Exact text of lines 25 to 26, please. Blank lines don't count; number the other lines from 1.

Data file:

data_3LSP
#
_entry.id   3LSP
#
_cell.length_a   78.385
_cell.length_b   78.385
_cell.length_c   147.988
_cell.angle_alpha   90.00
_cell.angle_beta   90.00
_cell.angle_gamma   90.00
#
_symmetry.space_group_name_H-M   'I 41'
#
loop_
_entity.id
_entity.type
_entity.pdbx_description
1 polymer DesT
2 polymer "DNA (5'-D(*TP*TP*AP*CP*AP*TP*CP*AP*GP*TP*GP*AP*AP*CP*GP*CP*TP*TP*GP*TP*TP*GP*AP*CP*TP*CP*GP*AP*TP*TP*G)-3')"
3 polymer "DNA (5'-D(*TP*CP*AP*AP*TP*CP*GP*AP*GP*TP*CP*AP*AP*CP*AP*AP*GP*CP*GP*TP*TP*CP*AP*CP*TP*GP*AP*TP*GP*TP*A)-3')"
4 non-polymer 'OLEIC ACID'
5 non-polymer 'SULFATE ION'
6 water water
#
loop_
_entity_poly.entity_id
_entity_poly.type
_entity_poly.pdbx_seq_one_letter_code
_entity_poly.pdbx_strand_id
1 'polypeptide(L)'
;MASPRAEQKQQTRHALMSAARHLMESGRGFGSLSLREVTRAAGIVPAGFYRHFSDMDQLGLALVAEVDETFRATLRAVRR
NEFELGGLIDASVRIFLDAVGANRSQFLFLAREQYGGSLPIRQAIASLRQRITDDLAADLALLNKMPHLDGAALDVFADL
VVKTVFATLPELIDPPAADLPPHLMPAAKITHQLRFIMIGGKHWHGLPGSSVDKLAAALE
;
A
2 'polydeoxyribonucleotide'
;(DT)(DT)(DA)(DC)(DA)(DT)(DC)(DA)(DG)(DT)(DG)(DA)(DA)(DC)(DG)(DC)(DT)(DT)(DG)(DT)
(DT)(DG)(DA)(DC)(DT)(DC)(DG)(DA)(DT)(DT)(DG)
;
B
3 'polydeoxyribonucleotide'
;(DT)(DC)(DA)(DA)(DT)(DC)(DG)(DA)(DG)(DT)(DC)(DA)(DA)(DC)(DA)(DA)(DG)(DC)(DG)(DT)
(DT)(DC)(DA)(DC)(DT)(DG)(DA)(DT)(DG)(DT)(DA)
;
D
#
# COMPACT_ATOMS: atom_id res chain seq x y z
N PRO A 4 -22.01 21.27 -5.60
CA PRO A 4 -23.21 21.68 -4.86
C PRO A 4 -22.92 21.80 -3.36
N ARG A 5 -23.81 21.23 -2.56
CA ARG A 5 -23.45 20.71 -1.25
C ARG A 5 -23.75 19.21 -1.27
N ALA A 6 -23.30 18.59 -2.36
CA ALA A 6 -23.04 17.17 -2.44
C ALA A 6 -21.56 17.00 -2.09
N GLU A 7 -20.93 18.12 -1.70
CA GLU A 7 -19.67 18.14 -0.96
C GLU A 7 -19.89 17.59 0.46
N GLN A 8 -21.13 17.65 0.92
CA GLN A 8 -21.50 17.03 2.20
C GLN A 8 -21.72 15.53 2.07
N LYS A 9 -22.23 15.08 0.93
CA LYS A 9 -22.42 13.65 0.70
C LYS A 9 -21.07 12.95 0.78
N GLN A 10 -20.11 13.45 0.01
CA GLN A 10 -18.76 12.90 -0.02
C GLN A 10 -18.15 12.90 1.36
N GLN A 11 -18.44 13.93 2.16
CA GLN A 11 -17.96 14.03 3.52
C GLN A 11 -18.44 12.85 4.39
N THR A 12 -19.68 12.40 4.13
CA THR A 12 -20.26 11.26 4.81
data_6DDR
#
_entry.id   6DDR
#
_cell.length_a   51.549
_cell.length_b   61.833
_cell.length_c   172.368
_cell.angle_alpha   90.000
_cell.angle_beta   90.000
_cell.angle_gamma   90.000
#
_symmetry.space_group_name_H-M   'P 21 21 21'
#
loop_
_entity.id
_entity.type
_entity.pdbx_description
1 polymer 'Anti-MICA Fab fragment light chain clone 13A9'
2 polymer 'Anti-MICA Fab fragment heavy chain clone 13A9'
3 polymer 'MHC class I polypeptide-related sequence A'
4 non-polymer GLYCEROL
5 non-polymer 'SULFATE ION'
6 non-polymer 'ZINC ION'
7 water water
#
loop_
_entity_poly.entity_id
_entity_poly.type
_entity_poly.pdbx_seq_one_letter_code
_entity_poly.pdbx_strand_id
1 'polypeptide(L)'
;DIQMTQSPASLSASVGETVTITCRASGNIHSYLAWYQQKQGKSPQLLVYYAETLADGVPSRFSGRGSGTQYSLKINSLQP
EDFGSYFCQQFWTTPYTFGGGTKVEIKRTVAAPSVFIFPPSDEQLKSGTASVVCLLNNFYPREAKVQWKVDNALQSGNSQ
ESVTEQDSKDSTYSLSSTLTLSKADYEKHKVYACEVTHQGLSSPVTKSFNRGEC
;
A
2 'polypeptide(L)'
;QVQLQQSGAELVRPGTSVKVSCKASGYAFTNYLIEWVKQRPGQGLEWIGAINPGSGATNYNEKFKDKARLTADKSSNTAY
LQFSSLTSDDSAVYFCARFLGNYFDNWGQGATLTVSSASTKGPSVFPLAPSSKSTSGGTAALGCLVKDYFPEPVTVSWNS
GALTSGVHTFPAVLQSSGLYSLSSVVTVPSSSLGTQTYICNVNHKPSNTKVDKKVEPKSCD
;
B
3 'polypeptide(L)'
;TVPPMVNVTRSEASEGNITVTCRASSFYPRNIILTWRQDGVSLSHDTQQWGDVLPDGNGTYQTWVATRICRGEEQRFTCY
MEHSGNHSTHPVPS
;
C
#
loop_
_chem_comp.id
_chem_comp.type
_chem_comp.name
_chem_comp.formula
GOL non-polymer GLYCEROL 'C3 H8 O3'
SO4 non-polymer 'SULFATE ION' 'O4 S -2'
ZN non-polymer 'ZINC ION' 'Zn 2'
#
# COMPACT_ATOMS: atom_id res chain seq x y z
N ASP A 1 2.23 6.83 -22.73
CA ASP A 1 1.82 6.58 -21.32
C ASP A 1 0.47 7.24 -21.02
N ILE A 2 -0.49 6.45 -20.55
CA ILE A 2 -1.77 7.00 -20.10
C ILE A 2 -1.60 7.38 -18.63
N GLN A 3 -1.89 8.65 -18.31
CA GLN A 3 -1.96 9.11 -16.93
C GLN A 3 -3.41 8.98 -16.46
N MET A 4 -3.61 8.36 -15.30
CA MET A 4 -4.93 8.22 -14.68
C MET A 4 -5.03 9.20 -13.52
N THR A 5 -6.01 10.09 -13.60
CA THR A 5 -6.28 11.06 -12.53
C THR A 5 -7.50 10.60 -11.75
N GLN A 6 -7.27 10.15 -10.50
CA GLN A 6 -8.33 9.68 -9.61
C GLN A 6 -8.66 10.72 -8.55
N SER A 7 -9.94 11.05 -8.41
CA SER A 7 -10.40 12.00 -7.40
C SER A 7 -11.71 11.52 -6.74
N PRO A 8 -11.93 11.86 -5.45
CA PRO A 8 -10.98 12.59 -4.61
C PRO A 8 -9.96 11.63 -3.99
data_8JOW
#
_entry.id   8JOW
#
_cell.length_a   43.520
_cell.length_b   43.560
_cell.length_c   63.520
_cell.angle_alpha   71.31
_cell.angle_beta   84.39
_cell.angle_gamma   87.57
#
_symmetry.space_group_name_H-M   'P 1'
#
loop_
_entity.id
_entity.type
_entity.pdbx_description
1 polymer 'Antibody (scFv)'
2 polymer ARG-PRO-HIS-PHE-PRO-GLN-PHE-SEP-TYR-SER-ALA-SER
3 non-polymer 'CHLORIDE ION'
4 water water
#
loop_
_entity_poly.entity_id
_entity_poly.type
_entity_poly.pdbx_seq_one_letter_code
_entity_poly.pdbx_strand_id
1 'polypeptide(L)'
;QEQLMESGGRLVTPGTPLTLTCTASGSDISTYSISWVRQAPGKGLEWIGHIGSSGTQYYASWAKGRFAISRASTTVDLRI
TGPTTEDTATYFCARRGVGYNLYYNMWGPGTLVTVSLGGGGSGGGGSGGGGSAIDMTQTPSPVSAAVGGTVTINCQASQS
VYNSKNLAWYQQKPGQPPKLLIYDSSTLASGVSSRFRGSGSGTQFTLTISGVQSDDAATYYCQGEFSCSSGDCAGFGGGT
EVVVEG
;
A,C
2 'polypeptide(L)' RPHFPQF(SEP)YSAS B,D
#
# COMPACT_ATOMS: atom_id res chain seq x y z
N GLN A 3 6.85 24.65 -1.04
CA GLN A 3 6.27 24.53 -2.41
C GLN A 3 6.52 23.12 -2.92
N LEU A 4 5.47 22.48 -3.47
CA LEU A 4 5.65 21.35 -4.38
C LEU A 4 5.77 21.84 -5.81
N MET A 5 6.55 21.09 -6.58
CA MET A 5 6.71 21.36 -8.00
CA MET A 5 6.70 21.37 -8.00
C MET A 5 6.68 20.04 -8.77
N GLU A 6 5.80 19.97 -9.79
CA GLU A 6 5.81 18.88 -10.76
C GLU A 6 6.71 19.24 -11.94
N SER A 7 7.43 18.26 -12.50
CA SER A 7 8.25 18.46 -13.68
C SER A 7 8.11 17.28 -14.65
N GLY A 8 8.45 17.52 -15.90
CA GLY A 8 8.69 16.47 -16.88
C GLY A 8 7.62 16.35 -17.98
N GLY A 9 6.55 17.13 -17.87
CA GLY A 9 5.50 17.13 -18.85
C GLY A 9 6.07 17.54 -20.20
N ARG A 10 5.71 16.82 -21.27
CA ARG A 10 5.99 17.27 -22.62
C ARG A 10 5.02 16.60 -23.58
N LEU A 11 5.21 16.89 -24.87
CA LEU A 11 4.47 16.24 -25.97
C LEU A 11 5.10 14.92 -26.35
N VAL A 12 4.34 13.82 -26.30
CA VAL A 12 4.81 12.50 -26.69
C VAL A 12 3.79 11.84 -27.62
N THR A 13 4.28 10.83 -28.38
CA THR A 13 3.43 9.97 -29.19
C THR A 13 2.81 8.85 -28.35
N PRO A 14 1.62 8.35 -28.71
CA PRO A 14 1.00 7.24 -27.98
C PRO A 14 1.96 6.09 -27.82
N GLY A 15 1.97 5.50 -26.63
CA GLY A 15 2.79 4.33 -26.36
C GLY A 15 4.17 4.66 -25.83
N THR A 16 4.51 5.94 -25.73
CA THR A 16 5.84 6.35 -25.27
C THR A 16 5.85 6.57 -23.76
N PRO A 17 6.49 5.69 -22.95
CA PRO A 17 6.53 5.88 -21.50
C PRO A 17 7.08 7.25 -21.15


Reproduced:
loop_
_entity_poly.entity_id